On the face of it, Benihana is a pretty simple restaurant which ought to mean just one thing in the mind of its customers: teppanyaki, the form of tableside cooking/entertainment for which they are famous.
I like the notion of businesses owning one word in the mind of the customer. While I’m not sure where it originated, Ries and Trout are big believers in this marketing concept. See, for example, Positioning, The New Positioning, virtually any of the Immutable Laws books, or the recent book by Jack Trout (not to be confused with the flyfishing guide) In Search of The Obvious: The Antidote for Today’s Marketing Mess.
Examples: Volvo means/meant safe. Siebel meant sales. PeopleSoft meant HR. At this point, I think Oracle means software. I’m not sure what Microsoft means. To me, Sun meant struggling. SAP meant ERP for a long time; I’m less sure what it means now. They would like it to mean clear, but there’s often a difference between what marketing puts in the ads and what sticks in the mind of the customer. LinkedIn means colleagues, or maybe jobs. Facebook means friends. Twitter means tweets, an example of inventing your own word which can work really well or be a total catastrophe such as fahrvergnügen.
I understand why teppanyaki doesn’t work in terms of word ownership for Benihana. The word is not well known, it’s hard to pronounce, and it’s harder to spell. There’s also the confusion with the word hibachi, which the restaurant seems to foster. So I get why perhaps teppanyaki doesn’t work as Benihana’s word, but I don’t get how Benihana came to mean birthday instead.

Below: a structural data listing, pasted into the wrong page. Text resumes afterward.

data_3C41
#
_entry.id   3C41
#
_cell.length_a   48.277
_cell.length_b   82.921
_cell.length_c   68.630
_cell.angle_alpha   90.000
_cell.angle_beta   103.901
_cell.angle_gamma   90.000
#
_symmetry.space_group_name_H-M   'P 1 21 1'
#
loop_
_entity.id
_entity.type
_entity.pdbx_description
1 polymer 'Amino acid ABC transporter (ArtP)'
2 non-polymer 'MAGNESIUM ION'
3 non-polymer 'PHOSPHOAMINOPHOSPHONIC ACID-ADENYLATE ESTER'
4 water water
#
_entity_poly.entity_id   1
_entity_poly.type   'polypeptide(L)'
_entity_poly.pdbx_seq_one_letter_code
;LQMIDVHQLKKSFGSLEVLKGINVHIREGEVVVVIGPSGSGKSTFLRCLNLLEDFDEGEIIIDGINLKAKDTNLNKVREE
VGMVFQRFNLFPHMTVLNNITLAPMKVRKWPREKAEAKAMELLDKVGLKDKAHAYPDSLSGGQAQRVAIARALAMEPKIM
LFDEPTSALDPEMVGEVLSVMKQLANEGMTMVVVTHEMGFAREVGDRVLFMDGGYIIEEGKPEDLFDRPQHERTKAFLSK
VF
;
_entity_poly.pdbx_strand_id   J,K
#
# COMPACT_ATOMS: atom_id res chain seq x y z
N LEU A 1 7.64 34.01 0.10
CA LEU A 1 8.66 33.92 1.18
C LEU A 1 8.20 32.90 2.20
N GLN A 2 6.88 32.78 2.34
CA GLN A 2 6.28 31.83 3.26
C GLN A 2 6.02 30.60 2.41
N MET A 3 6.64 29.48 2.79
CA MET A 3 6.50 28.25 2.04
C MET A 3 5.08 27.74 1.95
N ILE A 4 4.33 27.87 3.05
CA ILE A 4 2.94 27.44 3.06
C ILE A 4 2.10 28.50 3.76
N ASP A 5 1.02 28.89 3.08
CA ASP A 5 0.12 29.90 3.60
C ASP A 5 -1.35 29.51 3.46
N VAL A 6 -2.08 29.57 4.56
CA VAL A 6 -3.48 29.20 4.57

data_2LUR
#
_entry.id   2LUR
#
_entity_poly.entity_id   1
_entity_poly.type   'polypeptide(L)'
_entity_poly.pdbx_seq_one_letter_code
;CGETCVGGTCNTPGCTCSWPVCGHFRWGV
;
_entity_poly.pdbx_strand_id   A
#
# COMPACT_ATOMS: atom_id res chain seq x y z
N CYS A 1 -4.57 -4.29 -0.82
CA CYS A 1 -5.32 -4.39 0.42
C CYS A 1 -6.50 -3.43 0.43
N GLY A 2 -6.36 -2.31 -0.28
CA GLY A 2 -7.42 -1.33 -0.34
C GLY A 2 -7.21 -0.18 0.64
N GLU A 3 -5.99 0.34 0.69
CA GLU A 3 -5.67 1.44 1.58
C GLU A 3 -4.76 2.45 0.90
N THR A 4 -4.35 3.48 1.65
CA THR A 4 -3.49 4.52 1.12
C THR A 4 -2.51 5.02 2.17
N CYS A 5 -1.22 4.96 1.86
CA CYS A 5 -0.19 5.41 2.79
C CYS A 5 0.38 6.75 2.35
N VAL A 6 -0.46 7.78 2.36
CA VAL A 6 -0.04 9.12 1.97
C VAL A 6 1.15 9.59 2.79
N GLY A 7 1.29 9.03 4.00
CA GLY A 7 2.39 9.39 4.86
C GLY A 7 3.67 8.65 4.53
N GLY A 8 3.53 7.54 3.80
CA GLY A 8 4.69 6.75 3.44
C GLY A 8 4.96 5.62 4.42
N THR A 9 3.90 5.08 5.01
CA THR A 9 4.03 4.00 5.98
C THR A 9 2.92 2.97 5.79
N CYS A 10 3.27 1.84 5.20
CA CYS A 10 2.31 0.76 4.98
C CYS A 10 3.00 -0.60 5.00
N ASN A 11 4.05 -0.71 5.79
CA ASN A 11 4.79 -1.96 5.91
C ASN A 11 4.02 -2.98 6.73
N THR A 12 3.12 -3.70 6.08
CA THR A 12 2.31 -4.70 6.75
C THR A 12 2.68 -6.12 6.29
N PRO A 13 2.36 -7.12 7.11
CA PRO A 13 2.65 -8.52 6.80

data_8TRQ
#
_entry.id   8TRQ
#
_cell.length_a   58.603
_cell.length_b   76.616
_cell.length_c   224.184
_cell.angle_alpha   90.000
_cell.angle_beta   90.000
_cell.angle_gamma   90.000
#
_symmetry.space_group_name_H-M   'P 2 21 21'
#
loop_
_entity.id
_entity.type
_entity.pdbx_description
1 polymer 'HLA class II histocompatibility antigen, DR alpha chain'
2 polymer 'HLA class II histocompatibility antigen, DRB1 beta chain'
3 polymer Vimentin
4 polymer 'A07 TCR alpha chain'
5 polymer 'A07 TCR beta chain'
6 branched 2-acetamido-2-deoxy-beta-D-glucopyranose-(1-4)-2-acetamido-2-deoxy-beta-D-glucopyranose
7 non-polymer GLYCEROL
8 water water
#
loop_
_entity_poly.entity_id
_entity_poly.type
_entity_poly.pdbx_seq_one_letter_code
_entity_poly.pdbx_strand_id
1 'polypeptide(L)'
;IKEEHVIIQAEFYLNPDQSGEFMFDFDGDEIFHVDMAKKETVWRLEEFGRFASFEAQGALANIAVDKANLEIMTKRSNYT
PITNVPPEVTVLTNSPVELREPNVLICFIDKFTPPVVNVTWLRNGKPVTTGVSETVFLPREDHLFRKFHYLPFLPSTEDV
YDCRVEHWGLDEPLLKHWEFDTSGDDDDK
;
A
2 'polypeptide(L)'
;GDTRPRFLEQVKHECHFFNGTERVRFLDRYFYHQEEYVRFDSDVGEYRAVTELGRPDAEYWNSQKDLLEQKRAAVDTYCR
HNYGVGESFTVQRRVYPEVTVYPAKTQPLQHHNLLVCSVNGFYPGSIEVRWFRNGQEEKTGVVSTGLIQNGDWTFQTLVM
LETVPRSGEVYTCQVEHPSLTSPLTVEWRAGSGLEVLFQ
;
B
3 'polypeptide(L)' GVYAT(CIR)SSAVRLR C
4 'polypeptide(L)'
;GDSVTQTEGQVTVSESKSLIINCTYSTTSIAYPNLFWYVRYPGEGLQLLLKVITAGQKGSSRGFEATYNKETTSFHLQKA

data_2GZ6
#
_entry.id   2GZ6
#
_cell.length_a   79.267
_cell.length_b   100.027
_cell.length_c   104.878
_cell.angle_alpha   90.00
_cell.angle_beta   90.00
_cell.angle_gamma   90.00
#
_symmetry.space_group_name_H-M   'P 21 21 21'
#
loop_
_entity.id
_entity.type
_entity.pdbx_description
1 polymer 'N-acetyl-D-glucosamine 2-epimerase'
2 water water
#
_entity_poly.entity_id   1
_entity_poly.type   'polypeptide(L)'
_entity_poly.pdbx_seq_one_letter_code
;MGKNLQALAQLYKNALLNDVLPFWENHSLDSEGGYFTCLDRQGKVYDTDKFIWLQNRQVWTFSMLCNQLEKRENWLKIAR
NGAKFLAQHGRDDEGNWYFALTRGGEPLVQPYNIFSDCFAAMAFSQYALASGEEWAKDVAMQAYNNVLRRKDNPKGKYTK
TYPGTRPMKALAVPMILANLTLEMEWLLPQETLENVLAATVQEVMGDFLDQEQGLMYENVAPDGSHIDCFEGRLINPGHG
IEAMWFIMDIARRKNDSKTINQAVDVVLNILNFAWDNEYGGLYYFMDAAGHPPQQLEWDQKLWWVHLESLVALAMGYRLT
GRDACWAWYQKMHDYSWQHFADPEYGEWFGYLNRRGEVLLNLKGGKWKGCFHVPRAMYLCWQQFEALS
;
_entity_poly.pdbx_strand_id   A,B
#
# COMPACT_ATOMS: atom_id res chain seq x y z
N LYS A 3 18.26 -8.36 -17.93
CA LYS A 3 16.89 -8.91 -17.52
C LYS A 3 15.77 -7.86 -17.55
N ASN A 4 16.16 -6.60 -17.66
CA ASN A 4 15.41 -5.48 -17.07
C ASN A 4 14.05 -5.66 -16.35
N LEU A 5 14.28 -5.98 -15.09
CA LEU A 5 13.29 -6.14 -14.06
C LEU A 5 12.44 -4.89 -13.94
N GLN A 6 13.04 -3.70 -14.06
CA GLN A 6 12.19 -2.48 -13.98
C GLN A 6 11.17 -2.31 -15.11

Many years ago, my kids started taking/dragging us to Benihana on their birthdays. I didn’t think much of it at the time. But now that I’ve done it multiple times/year for several years, I can say first-hand that every time I got to Benihana virtually every table (of eight) has at least 1 and sometimes 2 people celebrating a birthday. And, by the way, the place is always jammed.
How did this come to pass? Frankly, I don’t know.
Yes, they do an allegedly bi-lingual happy birthday song and free photo for those who claim/admit it’s their birthday. But that certainly can’t be enough to reposition the entire restaurant from “the place for wacky tableside grilling” to “the place for birthdays.” Yes, if you dig around you can find a $30 coupon for use on your birthday, but I doubt that’s it, either.
For now, it appears to be a great mystery of organic repositioning. For no matter what they’re trying to do at a marketing level, somehow they have been positioned in the only place it counts — the mind of the customer — as the place for birthdays.